(If you can't quite grasp what's wrong with the article, replace "Africa" with "Europe" and read it again).
Much wailing and gnashing of teeth has followed the release of the latest Roy Morgan poll that places National at 54 percent and Labour at a woeful 25.5. Noting that the poll was in the field before the well-received budget, and prior to Labor leader Andrew Little's unforced superannuation gaffe, pundits are aghast. I am not.
Anyone who thought Andrew Little was the answer to Labour's problems had rocks in their head to start with. He has had every job there is in the labour movement, from Union boss to party president. Andrew Little is a well known figure in Labour circles and, even if the press gallery found him fresh and interesting for about ten minutes, he has always been a plodding performer of modest political skills. In order to believe Little is a breakthrough political talent, you would also have to believe he has spent the past two decades hiding his light under a bushel. No bushel, no light. It's why I didn't vote for him.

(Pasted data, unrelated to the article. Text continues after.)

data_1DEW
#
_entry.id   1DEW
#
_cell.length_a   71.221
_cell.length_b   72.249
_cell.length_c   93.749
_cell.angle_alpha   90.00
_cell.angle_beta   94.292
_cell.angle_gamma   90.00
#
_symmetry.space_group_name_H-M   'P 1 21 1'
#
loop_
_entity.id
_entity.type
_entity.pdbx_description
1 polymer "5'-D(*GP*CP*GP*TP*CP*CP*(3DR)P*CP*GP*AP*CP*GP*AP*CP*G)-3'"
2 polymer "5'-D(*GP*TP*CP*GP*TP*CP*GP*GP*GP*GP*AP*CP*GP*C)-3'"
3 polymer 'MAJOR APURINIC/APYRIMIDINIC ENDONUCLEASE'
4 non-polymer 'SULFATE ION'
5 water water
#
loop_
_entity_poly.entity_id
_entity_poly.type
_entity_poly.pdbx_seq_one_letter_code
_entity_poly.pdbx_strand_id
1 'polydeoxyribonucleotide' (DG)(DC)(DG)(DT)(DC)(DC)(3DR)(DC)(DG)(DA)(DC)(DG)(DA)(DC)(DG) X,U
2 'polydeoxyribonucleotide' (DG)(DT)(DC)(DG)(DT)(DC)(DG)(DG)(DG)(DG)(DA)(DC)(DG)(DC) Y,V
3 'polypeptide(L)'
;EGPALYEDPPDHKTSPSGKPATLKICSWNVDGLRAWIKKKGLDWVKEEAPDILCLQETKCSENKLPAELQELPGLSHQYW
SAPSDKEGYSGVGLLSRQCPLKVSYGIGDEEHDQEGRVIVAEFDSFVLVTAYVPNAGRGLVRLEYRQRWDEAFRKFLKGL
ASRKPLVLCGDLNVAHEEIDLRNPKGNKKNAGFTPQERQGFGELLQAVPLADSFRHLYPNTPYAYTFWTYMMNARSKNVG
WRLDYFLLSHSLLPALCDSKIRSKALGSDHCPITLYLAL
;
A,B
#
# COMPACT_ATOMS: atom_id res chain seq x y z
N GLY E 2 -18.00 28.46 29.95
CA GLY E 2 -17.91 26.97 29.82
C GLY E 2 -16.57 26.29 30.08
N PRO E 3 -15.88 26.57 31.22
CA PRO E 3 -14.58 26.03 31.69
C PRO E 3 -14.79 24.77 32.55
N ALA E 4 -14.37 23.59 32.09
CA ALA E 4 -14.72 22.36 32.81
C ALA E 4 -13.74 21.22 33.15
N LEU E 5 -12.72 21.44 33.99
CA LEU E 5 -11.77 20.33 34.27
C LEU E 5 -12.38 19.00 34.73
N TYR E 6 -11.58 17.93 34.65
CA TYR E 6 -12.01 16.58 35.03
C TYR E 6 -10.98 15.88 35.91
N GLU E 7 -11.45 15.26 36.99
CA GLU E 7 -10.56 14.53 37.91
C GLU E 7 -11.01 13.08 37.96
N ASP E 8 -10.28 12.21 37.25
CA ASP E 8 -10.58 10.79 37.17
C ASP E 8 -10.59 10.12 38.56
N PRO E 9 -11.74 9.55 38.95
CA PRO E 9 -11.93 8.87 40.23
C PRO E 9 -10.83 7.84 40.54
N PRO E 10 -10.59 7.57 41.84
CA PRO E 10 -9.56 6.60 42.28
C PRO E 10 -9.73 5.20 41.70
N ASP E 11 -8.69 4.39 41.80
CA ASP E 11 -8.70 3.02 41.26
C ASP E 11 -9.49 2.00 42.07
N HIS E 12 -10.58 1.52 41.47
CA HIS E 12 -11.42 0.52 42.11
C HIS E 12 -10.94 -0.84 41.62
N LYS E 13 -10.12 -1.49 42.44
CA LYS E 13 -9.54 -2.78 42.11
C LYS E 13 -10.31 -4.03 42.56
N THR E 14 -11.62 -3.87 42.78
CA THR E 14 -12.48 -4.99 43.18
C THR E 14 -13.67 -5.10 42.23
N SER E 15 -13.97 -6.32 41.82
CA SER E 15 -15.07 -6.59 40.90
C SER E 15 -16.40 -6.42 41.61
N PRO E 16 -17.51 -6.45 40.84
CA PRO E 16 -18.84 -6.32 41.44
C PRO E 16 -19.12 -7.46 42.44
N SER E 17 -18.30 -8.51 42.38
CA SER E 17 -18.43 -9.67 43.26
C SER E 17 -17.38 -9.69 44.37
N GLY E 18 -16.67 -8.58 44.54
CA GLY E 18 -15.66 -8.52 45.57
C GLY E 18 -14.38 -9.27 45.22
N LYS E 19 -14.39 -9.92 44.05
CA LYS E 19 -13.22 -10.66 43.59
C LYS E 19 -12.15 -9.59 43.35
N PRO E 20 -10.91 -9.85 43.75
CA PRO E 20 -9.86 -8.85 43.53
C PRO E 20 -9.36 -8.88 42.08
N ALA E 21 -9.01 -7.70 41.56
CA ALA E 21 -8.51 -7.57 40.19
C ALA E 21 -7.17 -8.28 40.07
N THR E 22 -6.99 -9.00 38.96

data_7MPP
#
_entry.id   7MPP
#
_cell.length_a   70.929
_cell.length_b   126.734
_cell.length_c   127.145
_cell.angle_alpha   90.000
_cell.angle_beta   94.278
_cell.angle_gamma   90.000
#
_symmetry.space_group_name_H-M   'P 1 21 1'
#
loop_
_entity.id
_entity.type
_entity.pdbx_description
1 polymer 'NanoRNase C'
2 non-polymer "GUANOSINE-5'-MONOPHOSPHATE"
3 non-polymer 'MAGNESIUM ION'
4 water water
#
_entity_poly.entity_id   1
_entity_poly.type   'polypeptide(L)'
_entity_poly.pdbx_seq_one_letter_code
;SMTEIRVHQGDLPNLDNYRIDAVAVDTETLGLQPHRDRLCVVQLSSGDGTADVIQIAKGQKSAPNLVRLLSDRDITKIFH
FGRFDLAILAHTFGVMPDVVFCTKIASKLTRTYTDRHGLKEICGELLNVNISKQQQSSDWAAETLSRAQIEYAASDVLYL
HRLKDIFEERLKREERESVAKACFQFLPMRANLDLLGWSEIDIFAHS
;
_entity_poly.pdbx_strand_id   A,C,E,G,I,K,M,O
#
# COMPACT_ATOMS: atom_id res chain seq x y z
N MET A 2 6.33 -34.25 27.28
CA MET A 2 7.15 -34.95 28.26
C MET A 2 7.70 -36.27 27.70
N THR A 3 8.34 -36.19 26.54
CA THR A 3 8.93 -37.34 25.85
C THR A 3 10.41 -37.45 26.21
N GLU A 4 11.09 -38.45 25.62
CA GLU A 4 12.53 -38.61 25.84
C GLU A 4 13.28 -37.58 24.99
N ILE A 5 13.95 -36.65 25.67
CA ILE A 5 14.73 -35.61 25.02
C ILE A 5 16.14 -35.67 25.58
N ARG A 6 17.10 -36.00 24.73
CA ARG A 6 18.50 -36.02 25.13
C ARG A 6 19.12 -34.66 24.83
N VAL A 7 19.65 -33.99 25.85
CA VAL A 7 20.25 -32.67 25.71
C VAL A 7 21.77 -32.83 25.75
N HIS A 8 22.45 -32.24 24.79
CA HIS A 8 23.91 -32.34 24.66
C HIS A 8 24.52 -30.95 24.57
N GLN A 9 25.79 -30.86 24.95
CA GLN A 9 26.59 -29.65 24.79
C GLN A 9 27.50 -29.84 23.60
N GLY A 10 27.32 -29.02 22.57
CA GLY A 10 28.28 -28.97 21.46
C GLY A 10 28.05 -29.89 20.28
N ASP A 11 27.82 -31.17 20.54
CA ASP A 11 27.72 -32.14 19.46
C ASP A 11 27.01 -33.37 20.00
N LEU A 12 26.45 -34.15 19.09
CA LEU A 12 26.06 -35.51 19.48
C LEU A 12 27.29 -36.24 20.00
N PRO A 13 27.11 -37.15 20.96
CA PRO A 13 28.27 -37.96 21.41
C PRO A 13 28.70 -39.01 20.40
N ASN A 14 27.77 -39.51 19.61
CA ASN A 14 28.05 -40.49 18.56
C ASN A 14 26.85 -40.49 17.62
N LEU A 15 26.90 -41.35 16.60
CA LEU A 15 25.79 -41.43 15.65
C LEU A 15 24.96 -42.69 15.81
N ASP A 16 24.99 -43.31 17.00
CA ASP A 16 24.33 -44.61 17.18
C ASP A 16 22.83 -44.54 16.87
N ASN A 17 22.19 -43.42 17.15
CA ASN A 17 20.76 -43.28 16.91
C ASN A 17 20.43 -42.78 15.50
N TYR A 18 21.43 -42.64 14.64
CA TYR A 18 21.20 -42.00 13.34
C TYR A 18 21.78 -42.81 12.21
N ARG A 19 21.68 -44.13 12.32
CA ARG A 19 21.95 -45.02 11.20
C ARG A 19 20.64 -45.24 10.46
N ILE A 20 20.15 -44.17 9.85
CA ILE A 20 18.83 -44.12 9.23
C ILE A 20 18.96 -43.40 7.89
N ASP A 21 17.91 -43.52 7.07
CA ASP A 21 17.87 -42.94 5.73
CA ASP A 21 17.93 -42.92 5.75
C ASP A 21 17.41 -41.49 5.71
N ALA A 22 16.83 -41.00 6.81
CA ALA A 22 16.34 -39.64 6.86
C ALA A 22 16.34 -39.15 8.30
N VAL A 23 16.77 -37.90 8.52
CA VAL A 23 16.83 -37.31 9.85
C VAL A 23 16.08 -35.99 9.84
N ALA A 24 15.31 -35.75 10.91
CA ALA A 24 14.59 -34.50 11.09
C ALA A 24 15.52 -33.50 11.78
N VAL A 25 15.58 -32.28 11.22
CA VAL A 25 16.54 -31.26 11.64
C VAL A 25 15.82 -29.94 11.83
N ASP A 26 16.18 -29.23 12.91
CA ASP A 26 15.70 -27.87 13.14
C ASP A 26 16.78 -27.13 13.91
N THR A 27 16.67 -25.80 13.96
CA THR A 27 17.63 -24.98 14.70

But should Little be rolled if Labour's stocks remain this low? Well, yes, probably. For whom? Robertson? He's a smoother operator, but he's hardly made much of finance thus far, and he has this infuriating propensity for speaking in empty, inoffensive jargon. That said, almost every Labour MP who understands anything about politics supports him — although I worry this has more to do with his ability to rev up the troops at Question Time than win over actual voters in actual electorates. Robertson's caucus popularity shouldn't be discounted.
Anyway, leader schmeader. The Labour party is broken. It needs a root and branch reinvention. Tim Barnett must go. Caucus non performers should be shown the door and replaced with authentic talent from outside the increasingly shallow pool. The ridiculous, arse covering Gould review should be scrapped and Michael Cullen should be asked to conduct a serious examination. Internal democratic reforms should be implemented so as to open the organisation up to become bigger, more inclusive, dynamic and relevant. Something purpose built for the 21st century.